One of her campaign pledges is to withdraw France from NATO. 

Valérie Pécresse 

As a rightwing candidate for the centre-right Les Républicains party, Valérie Pécresse supports “targeted sanctions” on Russia and has voiced support for Ukraine. 

On Tuesday, she appeared on France Inter and described Macron’s attempted diplomacy as “arrogant, lonely and ineffective”. 

As a teenager, Pécresse attended communist youth camps in the USSR and learned to speak Russian (she is now fluent).

Her former mentor, 2027 presidential candidate François Fillon has drawn widespread condemnation in France for his statement that appears to support Putin. 

Éric Zemmour 

Former TV pundit, Éric Zemmour, is another far-right candidate running in the race. 

He put out a statement on the recent invasion, via Twitter, saying, “a new war on our continent must be avoided.” 

Zemmour has argued against sanctions on Russia however and described the current crisis as the result of a Western/NATO led expansionist policy that has “ignored the legitimate security concerns of Russia.”

If Zemmour wins the election, he said he would push for a treaty that would see the end of NATO expansion, in exchange for an end to Russian violations of the sovereignty of eastern European countries. He would like France to withdraw from NATO altogether.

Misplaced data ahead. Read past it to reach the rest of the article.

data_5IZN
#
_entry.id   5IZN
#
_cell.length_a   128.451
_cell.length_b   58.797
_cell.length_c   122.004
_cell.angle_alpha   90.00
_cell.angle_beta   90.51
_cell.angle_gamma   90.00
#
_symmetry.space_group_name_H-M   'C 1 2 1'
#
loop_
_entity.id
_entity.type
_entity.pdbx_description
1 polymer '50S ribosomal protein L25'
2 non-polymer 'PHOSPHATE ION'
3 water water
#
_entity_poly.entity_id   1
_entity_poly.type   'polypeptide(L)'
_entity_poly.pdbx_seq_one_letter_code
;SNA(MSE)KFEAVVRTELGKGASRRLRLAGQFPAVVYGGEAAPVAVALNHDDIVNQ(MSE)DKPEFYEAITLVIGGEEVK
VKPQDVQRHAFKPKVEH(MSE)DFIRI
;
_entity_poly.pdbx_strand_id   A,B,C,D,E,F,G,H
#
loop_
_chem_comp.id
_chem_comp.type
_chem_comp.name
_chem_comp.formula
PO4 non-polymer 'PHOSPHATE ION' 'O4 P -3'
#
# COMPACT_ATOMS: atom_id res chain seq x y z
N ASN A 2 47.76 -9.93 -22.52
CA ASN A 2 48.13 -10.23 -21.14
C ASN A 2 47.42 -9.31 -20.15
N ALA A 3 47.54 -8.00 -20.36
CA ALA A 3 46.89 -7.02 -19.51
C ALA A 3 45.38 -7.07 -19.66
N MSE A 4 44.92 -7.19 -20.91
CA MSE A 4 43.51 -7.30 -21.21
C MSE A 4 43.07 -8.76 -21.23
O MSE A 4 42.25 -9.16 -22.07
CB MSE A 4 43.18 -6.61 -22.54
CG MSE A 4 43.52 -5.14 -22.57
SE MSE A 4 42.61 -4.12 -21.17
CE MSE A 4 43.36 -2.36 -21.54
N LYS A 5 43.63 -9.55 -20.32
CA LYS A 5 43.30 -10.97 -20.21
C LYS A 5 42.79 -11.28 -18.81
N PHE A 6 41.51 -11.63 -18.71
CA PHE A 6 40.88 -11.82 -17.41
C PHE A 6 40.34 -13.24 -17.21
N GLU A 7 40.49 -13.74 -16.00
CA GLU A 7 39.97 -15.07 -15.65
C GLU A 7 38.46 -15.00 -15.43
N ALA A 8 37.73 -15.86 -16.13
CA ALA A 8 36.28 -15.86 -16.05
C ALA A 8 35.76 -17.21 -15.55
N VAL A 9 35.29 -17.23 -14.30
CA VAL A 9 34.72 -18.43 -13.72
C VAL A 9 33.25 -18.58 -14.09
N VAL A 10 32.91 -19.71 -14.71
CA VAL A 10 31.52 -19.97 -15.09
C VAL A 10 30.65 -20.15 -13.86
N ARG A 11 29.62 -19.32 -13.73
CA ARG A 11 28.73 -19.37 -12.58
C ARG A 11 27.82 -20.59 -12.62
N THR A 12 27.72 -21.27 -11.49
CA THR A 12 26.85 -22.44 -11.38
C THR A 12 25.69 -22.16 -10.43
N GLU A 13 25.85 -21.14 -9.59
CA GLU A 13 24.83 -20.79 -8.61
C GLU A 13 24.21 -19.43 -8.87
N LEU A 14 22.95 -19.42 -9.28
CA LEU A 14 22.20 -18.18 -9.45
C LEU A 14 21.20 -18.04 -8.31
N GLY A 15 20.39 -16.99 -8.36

Jean-Luc Mélenchon

The most popular left-wing candidate in France’s upcoming presidential election is Jean-Luc Mélenchon. 

He called for an immediate end to the invasion on Thursday but has been vague on the details. 

One of Mélenchon’s campaign pledges is to withdraw France from NATO. 

The veteran politician has criticised Macron’s attempts to resolve the crisis diplomatically. 

Yannick Jadot and Anne Hidalgo

The Green candidate Yannick Jadot has called for “extremely severe” sanctions on Russia. 

He has also organised a protest outside the Russian Embassy in Paris to show solidarity with the Ukrainian people.

Meanwhile Parti Socialiste candidate Anne Hidalgo has described the invasion of Ukraine as a “violation of international law” and called for France to react “firmly”

What about former politicians? 

Former Prime Minister – and 2017 presidential candidate – François Fillon, attracted widespread condemnation when he blamed the invasion on “the West’s refusal to take into account Russia’s demands about the expansion of NATO.”

Fillon, who lost out on the 2017 presidential race after becoming embroiled in a corruption scandal, currently sits on the board of directors for a Russian petrochemical company called Sibur. 

Meanwhile, former President François Hollande  has criticised other candidates challenging Macron for the presidency, over their position on Russia. 

“They always find extenuating circumstances every time Vladimir Putin advances and commits acts in violation of international law,” he said, on BFMTV

“Jean-Luc Mélenchon wants France to leave NATO, Éric Zemmour just as much. I am not comparing them but they have the same positions. Marine Le Pen too.” 

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France proposes getting rid of penalties for ‘minor’ speeding offences